“To Those Thinking, ‘I Can’t Do This’” Ensign, July 2020
I never thought I was smart enough to go to college.
Growing up watching my single mom struggle to support me and my sister, the fear of poverty sank deep in my heart. Our meals, clothes, and school supplies depended on the generosity of her clients. One tip made the difference between paying a bill or filling our stomachs.
Meanwhile, life always seemed to get in the way of education. By seventh grade, I was failing my classes. By ninth, I had given up trying in school entirely. I believed I was too behind, too far gone to go anywhere worthwhile.
That all changed when my English teacher, Mrs. Temple, gave me a notebook. Written on the first page were these words: “Onnastasia, when you are struggling—when you are hurting—who is there for you?” That small gift marked a turning point in my life that I never saw coming. I realized that I needed support to grow, and that I was worth supporting.
Shortly after this realization, my school counselor told me I wouldn’t graduate unless I transferred to an alternative high school. I put that notebook, now decorated with my hopes and fears, into my bag and prepared for my first day.
For the next two years, Heavenly Father blessed me with another teacher who saw my potential. When I’d turn in an assignment halfway completed, he’d say, “You can do better, Onnastasia. I know you can.” I’d return to his desk after another attempt and say, with a sigh, “I can’t do this. It’s too hard.” But he wouldn’t have it. He challenged my claims of inadequacy and reassured me that I was capable. By the time I walked across the stage to get my diploma, I’d grown more than I’d thought possible.
However, a fear of the future persisted. After months of thinking, “I can’t do this. I’m too stupid,” I finally took the entrance test at my community college and registered for a few courses. I still didn’t quite know how to study, but I had developed a love for learning and a desire to prove myself that gave me the determination I needed to overcome my negative thoughts.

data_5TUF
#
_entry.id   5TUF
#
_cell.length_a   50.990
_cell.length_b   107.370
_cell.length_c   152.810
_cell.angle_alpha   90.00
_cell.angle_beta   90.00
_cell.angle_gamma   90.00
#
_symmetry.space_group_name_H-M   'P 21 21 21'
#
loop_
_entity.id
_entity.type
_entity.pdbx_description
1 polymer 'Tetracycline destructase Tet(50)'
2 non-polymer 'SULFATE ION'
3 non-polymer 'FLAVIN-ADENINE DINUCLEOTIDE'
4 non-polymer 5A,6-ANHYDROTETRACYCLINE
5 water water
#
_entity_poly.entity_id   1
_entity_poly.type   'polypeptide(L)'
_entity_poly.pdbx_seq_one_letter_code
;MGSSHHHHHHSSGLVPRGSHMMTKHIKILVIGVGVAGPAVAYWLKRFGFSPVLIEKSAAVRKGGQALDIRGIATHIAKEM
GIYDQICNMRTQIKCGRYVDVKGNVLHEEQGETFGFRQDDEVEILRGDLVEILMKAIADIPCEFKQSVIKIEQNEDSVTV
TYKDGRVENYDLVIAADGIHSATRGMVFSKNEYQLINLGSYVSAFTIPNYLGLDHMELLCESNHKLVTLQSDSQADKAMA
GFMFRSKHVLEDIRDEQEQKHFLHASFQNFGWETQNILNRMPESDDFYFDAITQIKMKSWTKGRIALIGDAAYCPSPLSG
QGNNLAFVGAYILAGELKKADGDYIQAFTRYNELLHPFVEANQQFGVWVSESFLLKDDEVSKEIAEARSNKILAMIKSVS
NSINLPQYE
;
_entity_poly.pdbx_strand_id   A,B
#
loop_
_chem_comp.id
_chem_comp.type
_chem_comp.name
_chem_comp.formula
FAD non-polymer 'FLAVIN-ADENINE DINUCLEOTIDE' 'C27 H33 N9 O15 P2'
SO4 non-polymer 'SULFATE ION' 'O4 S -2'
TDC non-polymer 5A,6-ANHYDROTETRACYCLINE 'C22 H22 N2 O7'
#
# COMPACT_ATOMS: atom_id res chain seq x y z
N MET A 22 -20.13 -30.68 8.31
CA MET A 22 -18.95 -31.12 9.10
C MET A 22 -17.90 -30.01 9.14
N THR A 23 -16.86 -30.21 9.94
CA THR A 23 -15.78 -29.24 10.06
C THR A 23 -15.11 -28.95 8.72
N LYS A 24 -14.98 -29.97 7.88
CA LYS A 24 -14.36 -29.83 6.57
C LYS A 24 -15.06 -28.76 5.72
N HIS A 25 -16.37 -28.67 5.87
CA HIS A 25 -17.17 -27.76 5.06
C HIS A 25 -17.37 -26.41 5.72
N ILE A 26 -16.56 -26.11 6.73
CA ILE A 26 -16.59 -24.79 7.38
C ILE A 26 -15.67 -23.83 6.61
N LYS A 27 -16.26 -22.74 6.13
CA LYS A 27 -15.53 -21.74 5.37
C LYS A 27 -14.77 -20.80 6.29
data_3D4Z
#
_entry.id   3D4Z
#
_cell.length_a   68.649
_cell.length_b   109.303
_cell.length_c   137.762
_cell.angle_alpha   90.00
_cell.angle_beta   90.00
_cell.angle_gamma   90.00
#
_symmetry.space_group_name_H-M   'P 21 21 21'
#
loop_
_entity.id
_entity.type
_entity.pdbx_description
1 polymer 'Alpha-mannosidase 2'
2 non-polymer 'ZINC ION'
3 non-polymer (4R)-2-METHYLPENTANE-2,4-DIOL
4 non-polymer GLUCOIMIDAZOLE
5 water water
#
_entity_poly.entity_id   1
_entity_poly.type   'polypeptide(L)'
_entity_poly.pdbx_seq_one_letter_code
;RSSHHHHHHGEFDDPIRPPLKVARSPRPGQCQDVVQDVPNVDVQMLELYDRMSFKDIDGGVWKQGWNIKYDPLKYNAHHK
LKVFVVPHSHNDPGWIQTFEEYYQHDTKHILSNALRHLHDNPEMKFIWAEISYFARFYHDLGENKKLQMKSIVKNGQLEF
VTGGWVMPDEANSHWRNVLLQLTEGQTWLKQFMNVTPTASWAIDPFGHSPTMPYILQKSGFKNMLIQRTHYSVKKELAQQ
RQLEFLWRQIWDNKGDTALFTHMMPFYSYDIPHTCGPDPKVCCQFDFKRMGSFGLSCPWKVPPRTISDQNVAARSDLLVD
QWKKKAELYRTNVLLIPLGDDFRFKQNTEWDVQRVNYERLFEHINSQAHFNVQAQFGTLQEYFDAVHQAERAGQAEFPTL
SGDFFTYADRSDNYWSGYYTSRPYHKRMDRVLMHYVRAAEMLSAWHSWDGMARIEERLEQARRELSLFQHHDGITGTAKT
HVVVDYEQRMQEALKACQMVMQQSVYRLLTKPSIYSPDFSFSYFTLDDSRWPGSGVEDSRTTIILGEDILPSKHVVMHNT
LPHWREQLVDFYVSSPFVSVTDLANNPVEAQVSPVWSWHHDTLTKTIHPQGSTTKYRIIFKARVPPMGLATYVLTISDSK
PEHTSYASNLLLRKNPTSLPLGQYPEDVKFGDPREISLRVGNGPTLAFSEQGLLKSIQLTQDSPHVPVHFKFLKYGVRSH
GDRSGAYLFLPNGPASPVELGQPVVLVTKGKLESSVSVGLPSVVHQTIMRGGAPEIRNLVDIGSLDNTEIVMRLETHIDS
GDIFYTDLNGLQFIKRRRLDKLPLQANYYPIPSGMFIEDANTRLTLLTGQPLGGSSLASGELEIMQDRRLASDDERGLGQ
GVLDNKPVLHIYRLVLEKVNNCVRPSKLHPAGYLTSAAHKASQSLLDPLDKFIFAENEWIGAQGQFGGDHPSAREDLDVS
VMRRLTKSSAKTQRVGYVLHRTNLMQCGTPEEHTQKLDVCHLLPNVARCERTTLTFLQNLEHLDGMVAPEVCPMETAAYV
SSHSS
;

A year later I went to my first Pathway (now PathwayConnect) meeting.1 And two years later I sat down in my first class at Brigham Young University–Idaho, determined to silence that voice in the back of my mind telling me I wasn’t smart enough to be there.
Like many young adults, I often find myself wondering, “Am I good enough? Will I make it? Does Heavenly Father really have a plan for me?” Sometimes those thoughts momentarily cause me to draw back, doubting my talents and progress. In these moments, it’s easy for me to forget who I am, where I’ve been, and where I’m going.
As I prepare to finish my undergraduate degree, I can’t say I’ve completely conquered my doubts. With tremendous emotional, academic, and spiritual growth under my belt, I still wonder, “Can I do this?” every now and then.
But now when those thoughts creep into my mind, I think of everyone who helped me along the way. Doing this reminds me who I am and how far I’ve come. Even in my darkest moments of self-doubt, I know the Savior is there. When I wonder, “Am I smart enough? Can I do this?” He gives me strength to try again. He reminds me to “cast not away therefore [my] confidence, which hath great recompence of reward” (Hebrews 10:35).
With hard work and His loving hands, we don’t have to wonder anymore if we can accomplish what we are striving for.
I know we can.